Sunday, April 24, 2011


According to, the definition of epigraph is this: inscription, especially on a building, statue, or the like. apposite quotation at the beginning of a book, chapter, etc.

Being a word-loving gal who has long collected quotes from books, speeches and daily life, I happen to be a fan of epigraphs. Here's two of my favorites:

"There's something sweet about digression." - Frank McCourt (I used it in a poem entitled "Two Women Walking Along the Shore of Lake Michigan")

"All secrets are witnessed." - Barbara Kingsolver (It appeared in a poem I wrote entitled "First Day of Winter")

The Best American Poetry blog has chronicled the use of epigraphs is a number of famous poems here.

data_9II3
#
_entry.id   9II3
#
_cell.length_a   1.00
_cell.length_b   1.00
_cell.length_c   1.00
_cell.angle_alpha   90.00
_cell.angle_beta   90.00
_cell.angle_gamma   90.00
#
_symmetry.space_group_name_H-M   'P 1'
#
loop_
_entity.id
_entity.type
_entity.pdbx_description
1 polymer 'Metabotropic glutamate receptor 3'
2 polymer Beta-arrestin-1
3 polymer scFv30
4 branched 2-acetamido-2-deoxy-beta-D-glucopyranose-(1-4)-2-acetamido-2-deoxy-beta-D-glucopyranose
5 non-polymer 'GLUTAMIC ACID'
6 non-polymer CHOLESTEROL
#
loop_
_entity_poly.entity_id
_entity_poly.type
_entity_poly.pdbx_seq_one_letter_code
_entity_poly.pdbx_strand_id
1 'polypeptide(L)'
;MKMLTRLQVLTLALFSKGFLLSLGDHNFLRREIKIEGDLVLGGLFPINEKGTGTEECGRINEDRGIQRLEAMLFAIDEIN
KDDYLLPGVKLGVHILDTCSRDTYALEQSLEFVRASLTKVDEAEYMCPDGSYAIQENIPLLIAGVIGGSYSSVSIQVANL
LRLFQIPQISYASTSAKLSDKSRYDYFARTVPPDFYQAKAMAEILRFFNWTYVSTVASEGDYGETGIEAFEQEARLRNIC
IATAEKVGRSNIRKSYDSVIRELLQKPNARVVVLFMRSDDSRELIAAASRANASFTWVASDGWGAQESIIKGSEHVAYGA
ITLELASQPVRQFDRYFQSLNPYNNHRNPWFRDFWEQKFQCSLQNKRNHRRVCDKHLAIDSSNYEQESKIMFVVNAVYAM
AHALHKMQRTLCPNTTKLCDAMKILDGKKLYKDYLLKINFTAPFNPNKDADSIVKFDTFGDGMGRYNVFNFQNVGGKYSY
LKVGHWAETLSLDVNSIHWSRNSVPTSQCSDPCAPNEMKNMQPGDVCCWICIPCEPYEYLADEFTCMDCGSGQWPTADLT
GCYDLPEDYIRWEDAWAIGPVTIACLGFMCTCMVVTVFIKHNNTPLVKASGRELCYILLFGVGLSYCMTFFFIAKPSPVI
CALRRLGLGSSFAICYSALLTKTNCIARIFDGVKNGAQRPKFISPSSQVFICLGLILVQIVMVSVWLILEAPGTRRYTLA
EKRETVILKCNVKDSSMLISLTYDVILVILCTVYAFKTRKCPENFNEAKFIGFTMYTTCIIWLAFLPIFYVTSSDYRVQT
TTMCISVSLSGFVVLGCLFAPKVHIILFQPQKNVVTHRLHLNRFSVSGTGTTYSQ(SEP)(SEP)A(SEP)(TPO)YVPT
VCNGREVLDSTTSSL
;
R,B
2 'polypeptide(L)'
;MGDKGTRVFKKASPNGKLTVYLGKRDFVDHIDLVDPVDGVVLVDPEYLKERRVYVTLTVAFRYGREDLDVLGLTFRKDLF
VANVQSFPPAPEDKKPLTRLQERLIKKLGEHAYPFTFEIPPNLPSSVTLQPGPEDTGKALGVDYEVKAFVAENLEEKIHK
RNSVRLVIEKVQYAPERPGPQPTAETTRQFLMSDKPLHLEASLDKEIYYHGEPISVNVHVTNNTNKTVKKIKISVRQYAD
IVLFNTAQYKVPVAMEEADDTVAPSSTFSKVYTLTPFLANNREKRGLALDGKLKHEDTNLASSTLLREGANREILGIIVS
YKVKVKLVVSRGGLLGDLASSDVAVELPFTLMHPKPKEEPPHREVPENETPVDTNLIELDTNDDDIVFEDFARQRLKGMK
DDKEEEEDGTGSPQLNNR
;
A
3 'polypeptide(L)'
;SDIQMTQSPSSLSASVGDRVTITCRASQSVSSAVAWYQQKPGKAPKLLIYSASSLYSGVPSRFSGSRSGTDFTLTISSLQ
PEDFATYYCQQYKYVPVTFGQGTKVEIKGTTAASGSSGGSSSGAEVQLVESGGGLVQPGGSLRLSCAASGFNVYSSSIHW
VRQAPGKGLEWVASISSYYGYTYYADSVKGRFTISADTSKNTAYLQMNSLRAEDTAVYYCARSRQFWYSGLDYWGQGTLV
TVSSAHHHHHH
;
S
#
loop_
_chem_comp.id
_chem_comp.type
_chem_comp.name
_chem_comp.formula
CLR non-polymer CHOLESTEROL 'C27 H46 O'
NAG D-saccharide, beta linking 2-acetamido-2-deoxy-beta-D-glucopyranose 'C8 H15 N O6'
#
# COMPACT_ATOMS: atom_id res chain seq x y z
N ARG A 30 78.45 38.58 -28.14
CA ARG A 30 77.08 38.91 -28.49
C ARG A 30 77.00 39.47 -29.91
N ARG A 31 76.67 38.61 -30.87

But not everyone is a fan of epigraphs. I have sat in more than one poetry workshop during which the advice was "cut that epigraph."

Cutting is sometimes necessary when the poem meanders so far from the original kernel that it's no longer recognizable. Or when it becomes so distracting that it's like a puzzle that must be figured out.

But some poems feel deeper and more meaningful because of the epigraph. Besides, it's just plain fascinating to get an extra peek inside the author's process. I mean, how many times have I read a poem and wished to know its origin? An epigraph provides that.

Here's three recent additions to my little notebook that get my poetic juices flowing:

"Childhood is a jungle, not a garden." - Richard Peck

"There is a lot of nothingness involved in the process." - David Diaz

"Human being are unpredicatable. That's the glory of the thing." - Carmen Agra Deedy

What about you? Are you a fan or not a fan of epigraphs?

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